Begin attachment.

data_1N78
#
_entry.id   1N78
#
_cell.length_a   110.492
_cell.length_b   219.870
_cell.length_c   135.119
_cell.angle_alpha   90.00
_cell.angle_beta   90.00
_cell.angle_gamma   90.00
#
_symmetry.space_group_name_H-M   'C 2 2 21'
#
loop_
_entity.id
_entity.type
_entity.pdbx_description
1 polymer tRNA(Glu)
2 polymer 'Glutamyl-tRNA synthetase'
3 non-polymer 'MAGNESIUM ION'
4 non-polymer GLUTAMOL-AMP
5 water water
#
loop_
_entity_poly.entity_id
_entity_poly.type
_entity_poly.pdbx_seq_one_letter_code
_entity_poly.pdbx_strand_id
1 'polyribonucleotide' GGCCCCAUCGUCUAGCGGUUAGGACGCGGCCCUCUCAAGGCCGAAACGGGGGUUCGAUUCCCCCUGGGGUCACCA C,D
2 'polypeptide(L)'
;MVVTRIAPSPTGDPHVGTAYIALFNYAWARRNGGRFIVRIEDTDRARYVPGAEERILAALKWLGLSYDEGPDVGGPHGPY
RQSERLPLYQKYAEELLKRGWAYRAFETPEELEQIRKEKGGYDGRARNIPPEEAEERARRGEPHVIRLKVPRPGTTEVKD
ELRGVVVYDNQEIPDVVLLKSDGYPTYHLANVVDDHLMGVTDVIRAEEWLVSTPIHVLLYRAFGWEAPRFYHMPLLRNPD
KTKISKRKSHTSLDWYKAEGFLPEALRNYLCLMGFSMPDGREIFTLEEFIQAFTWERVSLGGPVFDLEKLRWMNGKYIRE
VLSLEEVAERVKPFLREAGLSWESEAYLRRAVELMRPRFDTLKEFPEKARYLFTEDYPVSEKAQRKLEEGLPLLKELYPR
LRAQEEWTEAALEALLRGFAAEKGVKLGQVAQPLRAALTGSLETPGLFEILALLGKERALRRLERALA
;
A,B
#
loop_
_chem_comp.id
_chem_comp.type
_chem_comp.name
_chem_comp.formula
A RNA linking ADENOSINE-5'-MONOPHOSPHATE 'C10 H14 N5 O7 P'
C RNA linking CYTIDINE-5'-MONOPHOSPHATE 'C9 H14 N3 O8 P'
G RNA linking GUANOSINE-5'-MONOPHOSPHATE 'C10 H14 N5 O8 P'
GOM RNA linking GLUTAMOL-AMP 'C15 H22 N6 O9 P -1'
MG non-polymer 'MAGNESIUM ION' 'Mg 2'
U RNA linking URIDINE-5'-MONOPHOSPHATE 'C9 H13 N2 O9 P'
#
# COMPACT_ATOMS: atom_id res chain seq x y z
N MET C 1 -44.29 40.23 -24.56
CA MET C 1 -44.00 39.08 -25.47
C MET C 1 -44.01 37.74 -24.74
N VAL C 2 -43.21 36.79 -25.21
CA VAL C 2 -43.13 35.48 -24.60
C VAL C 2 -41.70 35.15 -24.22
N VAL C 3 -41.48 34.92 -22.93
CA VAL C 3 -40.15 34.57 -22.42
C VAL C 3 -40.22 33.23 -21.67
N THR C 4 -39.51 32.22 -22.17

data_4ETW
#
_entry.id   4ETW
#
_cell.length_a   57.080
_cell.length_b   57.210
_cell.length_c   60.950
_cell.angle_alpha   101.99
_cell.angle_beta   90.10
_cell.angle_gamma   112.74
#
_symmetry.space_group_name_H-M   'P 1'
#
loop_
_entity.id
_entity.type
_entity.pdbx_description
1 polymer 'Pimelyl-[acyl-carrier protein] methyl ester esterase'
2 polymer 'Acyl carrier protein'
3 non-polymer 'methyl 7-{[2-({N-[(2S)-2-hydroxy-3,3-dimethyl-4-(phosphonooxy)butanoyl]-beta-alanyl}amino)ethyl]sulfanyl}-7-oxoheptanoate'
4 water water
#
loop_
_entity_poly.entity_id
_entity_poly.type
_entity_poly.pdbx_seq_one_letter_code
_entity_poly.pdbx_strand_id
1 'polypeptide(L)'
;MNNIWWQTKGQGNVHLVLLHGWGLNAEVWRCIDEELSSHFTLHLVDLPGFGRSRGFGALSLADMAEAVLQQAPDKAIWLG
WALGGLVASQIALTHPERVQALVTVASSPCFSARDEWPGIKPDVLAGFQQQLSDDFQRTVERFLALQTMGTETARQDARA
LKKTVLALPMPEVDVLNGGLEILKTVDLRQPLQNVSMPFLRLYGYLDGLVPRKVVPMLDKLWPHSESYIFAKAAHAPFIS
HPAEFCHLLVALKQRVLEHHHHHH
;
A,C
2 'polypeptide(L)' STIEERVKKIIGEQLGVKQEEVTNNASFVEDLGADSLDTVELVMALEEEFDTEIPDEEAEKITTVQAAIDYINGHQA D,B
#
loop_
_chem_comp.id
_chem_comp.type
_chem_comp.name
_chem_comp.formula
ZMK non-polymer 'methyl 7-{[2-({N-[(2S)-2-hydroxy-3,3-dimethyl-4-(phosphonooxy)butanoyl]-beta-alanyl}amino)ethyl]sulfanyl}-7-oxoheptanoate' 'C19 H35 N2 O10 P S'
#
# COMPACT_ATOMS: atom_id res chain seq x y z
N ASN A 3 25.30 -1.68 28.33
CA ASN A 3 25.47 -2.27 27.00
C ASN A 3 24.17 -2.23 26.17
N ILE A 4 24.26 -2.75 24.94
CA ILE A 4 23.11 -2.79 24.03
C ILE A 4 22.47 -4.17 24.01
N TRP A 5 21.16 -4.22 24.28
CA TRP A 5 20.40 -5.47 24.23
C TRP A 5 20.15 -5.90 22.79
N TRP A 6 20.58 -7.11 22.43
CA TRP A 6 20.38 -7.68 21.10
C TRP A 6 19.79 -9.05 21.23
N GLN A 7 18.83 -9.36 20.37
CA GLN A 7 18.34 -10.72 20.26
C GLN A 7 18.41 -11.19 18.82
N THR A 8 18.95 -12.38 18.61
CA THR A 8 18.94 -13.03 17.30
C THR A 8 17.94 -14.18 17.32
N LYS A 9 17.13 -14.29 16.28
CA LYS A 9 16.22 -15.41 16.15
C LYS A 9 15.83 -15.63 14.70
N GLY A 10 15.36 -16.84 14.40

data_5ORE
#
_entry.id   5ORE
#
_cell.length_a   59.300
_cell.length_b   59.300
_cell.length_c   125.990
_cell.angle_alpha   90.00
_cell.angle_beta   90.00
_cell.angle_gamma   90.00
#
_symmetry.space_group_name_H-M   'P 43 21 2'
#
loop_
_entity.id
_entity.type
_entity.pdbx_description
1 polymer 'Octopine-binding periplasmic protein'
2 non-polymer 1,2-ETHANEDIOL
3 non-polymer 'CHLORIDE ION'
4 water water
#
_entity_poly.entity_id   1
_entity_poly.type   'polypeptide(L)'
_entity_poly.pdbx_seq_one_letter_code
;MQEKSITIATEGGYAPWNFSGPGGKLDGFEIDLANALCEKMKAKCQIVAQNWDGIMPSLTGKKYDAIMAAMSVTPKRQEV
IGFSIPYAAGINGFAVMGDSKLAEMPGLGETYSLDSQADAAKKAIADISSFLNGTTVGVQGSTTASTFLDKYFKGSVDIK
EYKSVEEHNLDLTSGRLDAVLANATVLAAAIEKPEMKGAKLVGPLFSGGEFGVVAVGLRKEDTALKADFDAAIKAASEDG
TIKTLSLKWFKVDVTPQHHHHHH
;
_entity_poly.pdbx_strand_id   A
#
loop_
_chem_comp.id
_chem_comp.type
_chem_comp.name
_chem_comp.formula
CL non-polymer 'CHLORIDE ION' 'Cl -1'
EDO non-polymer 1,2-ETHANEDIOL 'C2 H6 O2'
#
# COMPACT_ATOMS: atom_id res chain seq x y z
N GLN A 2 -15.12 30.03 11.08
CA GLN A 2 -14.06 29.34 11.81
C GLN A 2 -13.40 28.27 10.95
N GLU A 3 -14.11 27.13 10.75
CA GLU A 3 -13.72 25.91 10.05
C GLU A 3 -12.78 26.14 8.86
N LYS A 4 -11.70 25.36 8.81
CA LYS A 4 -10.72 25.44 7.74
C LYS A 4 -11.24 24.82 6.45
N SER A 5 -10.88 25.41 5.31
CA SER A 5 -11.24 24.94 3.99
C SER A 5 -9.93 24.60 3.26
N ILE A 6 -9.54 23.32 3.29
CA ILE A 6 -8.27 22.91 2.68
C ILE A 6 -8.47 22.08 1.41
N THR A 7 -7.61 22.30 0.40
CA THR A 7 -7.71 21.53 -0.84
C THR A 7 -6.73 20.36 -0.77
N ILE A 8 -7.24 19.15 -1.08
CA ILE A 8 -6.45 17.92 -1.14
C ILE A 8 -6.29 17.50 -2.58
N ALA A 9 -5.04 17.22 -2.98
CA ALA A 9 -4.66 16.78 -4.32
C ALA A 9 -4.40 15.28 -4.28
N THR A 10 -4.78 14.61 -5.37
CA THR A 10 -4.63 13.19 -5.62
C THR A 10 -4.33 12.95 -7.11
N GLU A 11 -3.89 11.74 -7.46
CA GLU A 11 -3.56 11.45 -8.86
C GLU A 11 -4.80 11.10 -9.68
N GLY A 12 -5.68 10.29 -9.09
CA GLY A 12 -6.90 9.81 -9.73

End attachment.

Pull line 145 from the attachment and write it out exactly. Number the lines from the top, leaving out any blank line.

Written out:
_entity.pdbx_description